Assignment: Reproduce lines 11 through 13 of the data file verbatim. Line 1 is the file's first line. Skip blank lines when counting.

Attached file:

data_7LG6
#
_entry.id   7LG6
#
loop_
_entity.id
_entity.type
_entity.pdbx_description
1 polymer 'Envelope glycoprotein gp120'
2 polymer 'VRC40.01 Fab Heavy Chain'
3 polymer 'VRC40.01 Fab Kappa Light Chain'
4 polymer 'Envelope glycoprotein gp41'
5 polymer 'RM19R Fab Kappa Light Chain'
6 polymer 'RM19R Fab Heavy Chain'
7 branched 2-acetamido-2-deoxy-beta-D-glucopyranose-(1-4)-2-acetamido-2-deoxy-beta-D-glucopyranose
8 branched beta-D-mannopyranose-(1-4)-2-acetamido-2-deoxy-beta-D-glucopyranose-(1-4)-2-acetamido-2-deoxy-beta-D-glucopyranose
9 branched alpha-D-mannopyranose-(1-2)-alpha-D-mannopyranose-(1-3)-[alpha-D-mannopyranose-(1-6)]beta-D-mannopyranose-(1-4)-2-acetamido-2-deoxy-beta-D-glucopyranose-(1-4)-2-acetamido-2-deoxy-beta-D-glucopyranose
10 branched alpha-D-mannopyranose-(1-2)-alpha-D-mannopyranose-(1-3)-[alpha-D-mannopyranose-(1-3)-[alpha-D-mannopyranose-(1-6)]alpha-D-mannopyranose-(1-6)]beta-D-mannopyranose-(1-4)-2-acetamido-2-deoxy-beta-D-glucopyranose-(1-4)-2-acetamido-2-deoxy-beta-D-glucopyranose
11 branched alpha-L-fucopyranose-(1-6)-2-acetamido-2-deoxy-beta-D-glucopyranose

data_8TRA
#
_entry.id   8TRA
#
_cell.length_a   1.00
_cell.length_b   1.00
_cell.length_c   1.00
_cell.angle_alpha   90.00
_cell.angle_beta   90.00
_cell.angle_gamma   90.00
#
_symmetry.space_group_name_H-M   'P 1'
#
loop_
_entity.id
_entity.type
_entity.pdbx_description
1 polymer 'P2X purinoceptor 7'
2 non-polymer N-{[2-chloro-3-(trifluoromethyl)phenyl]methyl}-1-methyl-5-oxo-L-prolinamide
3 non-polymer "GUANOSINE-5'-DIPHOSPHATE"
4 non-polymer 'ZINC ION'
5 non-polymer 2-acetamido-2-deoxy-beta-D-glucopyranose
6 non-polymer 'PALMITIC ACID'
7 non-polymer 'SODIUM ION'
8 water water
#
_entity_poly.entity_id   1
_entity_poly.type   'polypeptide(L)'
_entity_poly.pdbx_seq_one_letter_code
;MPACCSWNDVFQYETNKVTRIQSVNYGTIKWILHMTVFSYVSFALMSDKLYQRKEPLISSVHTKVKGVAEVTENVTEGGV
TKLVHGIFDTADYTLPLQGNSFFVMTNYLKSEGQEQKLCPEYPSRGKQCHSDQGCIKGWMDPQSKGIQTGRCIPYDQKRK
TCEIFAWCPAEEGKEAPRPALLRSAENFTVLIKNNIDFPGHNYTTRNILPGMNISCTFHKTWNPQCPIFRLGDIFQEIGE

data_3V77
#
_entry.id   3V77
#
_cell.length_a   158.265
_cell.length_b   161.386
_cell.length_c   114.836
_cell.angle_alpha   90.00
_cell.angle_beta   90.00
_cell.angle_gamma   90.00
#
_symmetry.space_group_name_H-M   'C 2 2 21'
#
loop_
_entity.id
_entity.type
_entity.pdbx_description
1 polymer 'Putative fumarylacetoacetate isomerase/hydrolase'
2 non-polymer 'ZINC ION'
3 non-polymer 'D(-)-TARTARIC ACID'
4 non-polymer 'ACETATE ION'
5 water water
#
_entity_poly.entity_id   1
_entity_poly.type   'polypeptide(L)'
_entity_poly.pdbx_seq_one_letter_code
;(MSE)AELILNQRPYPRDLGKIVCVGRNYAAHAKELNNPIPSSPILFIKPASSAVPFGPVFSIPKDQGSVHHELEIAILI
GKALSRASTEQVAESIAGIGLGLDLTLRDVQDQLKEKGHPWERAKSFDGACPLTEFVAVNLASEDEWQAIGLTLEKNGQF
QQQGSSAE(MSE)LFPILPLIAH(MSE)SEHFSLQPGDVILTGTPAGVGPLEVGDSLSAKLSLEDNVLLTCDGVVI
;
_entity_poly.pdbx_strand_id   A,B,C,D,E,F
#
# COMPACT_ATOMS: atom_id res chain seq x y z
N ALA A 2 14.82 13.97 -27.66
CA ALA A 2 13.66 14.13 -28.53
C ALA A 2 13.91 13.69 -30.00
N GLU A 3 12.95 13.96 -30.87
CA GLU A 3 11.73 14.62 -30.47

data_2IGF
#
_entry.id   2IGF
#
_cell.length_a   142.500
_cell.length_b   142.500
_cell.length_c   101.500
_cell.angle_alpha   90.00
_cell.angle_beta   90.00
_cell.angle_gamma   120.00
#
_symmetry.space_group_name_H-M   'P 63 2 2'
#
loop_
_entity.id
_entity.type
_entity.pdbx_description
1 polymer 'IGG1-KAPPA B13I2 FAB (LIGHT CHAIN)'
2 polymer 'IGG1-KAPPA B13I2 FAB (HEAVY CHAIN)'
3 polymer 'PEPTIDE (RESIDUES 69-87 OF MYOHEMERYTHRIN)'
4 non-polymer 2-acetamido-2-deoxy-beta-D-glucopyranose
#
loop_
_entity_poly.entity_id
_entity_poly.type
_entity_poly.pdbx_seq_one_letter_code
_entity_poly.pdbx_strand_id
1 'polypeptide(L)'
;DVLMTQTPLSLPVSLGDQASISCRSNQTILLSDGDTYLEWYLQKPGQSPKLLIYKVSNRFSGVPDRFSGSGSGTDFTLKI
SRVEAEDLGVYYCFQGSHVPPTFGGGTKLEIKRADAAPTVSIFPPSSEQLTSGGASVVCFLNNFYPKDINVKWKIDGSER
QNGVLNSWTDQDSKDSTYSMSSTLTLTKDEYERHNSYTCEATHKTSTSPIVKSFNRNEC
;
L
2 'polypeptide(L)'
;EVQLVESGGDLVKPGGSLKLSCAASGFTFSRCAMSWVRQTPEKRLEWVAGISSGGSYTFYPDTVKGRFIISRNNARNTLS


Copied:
3 polymer 'VRC40.01 Fab Kappa Light Chain'
4 polymer 'Envelope glycoprotein gp41'
5 polymer 'RM19R Fab Kappa Light Chain'